|Brethren Group||Identifying Issues||
Desired Societal Engagement
|Dogmatic Identity, Prophetic Mission||
|Ecclesial Unity, Engaged Mission||
While both camps, Fundamentalist and Brethrenist, pursued missional engagement, the battle lines would be drawn around those seeking unity and mission (Brethrenist) and those arguing for a dogmatically entrenched theology more skeptical of the world—and especially liberal theology (Fundamentalist).[xxviii]
The newly formed Brethren Church experienced schism around the cultural forces of modernity. The shift from historic to modern religious consciousness came at great price.
[i] Donald Durnbaugh, “Vindicator of Primitive Christianity: The Life and Diary of Peter Nead,” Brethren Life and Thought 14, no. 4 (Autumn 1969), 196.
[ii] Dale Stoffer, Background and Development of Brethren Doctrines, 1650-1987 (Philadelphia, PA: The Brethren Encyclopedia, Inc.1989), 114.
[iv] Fred W. Benedict, “The Life and Work of Elder Peter Nead,” Brethren Life and Thought 19, no 1 (Winter 1974), 66.
[v] Stoffer, Brethren Doctrines, 119.
[vii] Further research needs to be done to see if Nead’s advocacy for Brethren voting was in response to the slavery issue that was developing a North-South divide in the country.
[viii] Benedict, “The Life and Work of Elder Peter Nead,” 70.
[x] Nead, Theological Writings, 4906, Kindle.
[xi] Ibid, 1590, Kindle.
[xii] Ibid. If all governments are ordained by God, Nead argues, then God is complicit, even culpable, in the death of his son and the apostles. Governments that rule as a “terror to good works,” Nead writes, are not ordained by God. See ibid, 1595, Kindle.
[xiii] These yearly gatherings of Brethren from around the country began in the mid-1700s and served the dual role of maintaining fellowship among the scattered Brethren and developing unity on questions of faith and practice that were considered by the assembled Brethren.
[xiv] It is fascinating to see how decisions of Annual Meeting became codified throughout this period to ironically produce a creed for Brethren behavior.
[xv] Stoffer offers detailed analysis of each of these streams of dissension in his chapter entitled, “Issues Contributing to the Schism,” see Stoffer, Brethren Doctrines, 133-144.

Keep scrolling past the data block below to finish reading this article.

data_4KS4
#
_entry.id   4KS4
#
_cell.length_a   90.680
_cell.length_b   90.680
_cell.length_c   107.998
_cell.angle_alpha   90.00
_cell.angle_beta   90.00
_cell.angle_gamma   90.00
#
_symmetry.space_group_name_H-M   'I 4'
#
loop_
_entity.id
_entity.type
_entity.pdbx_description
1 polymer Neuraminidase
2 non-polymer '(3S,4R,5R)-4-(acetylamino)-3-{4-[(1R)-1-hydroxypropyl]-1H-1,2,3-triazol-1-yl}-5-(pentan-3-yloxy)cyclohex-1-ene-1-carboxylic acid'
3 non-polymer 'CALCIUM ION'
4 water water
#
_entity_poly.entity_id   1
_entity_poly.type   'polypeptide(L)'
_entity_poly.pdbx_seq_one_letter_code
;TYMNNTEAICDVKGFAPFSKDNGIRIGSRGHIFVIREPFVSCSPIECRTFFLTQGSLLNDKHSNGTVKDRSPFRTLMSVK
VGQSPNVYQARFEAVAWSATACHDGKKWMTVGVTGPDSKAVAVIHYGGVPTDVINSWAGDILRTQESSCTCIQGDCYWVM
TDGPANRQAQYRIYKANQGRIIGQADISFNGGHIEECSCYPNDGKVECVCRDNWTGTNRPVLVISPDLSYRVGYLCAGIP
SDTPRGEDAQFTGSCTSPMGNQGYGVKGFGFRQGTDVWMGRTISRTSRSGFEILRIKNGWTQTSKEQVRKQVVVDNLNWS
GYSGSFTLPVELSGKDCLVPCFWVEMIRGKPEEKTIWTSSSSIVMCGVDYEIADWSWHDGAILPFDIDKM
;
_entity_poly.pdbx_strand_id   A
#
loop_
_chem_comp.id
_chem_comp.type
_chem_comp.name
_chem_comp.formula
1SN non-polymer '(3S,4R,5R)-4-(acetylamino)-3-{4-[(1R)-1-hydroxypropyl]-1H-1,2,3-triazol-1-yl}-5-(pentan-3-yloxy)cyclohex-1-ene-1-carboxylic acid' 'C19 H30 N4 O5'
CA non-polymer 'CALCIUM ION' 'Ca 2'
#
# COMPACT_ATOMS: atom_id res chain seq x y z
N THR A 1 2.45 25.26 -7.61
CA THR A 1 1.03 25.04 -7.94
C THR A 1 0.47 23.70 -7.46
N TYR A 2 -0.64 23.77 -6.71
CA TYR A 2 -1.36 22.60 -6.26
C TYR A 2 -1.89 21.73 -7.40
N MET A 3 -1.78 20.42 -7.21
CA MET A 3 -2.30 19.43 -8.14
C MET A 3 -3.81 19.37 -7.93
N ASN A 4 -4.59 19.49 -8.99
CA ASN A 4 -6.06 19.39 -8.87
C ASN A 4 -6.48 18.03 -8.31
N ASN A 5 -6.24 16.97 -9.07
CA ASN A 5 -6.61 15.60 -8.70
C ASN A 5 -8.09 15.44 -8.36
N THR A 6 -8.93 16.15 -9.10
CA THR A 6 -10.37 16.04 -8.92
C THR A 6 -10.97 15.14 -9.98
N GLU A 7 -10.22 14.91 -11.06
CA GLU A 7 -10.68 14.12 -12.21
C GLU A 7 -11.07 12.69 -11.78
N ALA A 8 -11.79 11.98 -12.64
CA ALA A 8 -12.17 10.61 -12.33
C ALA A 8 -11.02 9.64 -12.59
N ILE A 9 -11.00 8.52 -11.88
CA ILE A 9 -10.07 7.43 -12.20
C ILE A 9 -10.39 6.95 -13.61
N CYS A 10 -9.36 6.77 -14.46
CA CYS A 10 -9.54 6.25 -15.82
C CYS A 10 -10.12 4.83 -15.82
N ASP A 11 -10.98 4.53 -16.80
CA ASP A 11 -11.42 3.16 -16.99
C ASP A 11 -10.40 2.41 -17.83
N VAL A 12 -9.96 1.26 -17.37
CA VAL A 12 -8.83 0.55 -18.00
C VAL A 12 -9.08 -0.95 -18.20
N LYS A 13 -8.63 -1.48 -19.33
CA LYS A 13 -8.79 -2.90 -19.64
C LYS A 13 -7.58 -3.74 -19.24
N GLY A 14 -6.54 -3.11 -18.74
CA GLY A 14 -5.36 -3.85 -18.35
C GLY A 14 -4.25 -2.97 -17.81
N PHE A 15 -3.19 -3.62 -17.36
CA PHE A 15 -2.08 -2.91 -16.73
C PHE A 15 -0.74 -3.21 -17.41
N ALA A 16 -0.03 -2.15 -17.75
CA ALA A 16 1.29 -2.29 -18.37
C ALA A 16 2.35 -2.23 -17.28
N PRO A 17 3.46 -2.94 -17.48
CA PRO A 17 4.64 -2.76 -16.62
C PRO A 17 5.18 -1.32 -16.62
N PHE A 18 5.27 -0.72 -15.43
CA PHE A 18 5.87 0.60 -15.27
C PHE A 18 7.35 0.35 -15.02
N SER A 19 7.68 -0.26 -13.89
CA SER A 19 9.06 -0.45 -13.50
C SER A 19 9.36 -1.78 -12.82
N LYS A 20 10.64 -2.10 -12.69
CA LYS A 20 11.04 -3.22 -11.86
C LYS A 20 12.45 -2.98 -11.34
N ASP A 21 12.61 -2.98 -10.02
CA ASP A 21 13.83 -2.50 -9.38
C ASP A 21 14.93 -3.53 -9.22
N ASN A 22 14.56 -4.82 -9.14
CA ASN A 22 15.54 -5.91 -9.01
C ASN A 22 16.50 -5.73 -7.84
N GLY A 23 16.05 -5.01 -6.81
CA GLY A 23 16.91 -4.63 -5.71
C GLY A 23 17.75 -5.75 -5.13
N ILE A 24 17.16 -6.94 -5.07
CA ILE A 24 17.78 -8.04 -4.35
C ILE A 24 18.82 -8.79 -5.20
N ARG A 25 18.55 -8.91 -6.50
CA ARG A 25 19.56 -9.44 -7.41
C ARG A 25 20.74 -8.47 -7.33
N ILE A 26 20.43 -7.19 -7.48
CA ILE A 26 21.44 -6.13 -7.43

[xvi] Of special note on this issue is the dialectical leadership of George Wolfe Jr. who held the far-western and eastern Brethren together in spite of their differences regarding proper mode of footwashing. Wolfe would later assist with the merger of the two groups in 1859, see ibid, 106.
[xvii] For more on the development of Brethren higher education, see S.Z. Sharp. Educational History: Church of the Brethren. Elgin, IL: Brethren Publishing House, 1923.
[xviii] Progressives were also known as the “fast element” for their desire to engage larger American society.
[xix] An earlier petition was drafted by the Old Order Brethren and presented to Annual Meeting in 1869. That petition expressed concern that the church had strayed, in many localities, from the “ancient order and practices.” The petition, with a later amendment, expressed opposition to Sabbath schools, prayer meetings, social meetings, Bible classes, and protracted meetings—preaching geared toward conversion and baptism. The hope was that Annual Meeting would exercise its authority and quash such developments. When Annual Meeting did not respond authoritatively enough for the Old Order, a later petition, known as the “Miami Valley Petition,” as it was drafted in the Miami Valley of Ohio, was drafted for presentation to the 1880 Annual Meeting. This petition had five key features: 1) the overriding concern was for unity and peace, 2) the “fast element” must be removed, 3) firm action must be taken against various innovations to protect the ancient order of the church, 4) the Old Order desired firm action—not the Conservative ethic of forbearance, and 5) the Old Order were concerned about their authority within the Brotherhood, see Stoffer, Brethren Doctrines, 146. The following response from Annual Meeting precipitated a departure of the Old Order: